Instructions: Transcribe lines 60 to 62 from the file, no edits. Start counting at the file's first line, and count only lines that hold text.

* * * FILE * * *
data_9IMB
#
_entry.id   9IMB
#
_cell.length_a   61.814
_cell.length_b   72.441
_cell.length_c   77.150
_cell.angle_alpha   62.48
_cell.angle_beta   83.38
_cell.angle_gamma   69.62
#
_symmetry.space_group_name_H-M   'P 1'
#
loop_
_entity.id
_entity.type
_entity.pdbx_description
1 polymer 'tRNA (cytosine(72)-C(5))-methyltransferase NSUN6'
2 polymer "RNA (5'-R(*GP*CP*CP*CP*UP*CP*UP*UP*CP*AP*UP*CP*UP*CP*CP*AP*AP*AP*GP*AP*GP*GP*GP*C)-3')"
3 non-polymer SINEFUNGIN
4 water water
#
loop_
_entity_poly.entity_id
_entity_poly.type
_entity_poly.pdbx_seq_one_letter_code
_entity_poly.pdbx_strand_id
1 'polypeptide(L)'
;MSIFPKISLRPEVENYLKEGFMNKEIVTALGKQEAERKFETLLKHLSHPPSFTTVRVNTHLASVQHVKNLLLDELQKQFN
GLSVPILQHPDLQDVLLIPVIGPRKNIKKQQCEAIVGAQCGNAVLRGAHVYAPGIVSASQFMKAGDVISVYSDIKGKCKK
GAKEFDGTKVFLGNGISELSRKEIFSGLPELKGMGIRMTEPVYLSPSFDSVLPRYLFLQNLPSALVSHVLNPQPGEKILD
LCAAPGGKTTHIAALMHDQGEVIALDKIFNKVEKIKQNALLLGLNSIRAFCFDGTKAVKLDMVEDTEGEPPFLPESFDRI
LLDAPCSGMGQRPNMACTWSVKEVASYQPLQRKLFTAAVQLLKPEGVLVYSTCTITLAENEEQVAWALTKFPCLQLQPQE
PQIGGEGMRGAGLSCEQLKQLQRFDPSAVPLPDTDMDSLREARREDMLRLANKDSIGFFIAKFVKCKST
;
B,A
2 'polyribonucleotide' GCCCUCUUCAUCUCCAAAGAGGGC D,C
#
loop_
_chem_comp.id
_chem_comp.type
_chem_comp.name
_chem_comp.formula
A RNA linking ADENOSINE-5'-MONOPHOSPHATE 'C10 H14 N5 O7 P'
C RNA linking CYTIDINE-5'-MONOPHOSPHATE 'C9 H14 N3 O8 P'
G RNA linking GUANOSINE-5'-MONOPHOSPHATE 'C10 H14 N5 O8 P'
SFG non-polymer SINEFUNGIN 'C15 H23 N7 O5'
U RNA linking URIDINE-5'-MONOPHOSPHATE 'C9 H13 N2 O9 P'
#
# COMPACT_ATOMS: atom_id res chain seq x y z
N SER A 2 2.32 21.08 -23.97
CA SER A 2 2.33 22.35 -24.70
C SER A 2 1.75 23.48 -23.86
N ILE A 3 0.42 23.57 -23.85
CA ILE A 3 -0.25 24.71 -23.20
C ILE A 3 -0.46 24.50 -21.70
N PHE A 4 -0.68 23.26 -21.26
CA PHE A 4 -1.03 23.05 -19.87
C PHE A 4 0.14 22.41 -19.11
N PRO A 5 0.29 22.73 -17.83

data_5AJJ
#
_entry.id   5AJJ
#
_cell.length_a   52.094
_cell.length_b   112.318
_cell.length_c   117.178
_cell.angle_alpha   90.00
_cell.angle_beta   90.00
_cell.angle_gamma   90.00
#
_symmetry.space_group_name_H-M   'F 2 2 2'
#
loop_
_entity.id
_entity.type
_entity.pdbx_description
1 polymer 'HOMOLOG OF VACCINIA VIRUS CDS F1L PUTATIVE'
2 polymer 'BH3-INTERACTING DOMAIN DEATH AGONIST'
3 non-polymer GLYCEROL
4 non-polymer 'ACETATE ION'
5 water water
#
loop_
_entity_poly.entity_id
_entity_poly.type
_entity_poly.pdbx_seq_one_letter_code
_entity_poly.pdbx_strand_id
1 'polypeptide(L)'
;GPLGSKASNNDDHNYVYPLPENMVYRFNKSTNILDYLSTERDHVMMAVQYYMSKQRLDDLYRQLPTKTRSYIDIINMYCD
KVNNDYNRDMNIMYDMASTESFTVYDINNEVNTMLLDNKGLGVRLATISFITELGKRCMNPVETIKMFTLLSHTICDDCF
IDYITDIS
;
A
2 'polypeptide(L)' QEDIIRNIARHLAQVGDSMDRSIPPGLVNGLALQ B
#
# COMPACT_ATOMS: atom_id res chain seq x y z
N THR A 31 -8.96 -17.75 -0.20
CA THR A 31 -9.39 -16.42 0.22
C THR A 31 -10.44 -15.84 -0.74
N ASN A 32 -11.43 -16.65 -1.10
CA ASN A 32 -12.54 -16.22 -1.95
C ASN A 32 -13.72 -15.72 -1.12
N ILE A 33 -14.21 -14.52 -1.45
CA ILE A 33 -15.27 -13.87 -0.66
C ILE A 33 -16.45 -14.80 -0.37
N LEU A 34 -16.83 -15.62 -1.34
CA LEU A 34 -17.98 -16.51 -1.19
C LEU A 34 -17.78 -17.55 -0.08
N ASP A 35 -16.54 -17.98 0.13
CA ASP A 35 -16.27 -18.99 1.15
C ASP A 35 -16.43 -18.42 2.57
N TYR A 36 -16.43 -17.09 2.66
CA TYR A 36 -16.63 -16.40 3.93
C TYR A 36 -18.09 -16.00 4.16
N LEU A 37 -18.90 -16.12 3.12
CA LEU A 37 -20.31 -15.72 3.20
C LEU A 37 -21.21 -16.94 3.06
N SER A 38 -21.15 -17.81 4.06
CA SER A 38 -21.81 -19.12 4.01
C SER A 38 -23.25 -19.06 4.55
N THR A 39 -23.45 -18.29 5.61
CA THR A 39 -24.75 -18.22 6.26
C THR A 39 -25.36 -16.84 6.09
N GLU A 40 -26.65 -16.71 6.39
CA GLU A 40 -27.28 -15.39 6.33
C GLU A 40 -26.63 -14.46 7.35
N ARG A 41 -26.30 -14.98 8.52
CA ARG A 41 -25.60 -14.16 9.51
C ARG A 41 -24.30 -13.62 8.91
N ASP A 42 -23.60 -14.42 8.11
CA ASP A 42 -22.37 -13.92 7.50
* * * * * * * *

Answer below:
N PRO A 5 0.29 22.73 -17.83

data_5AJJ
#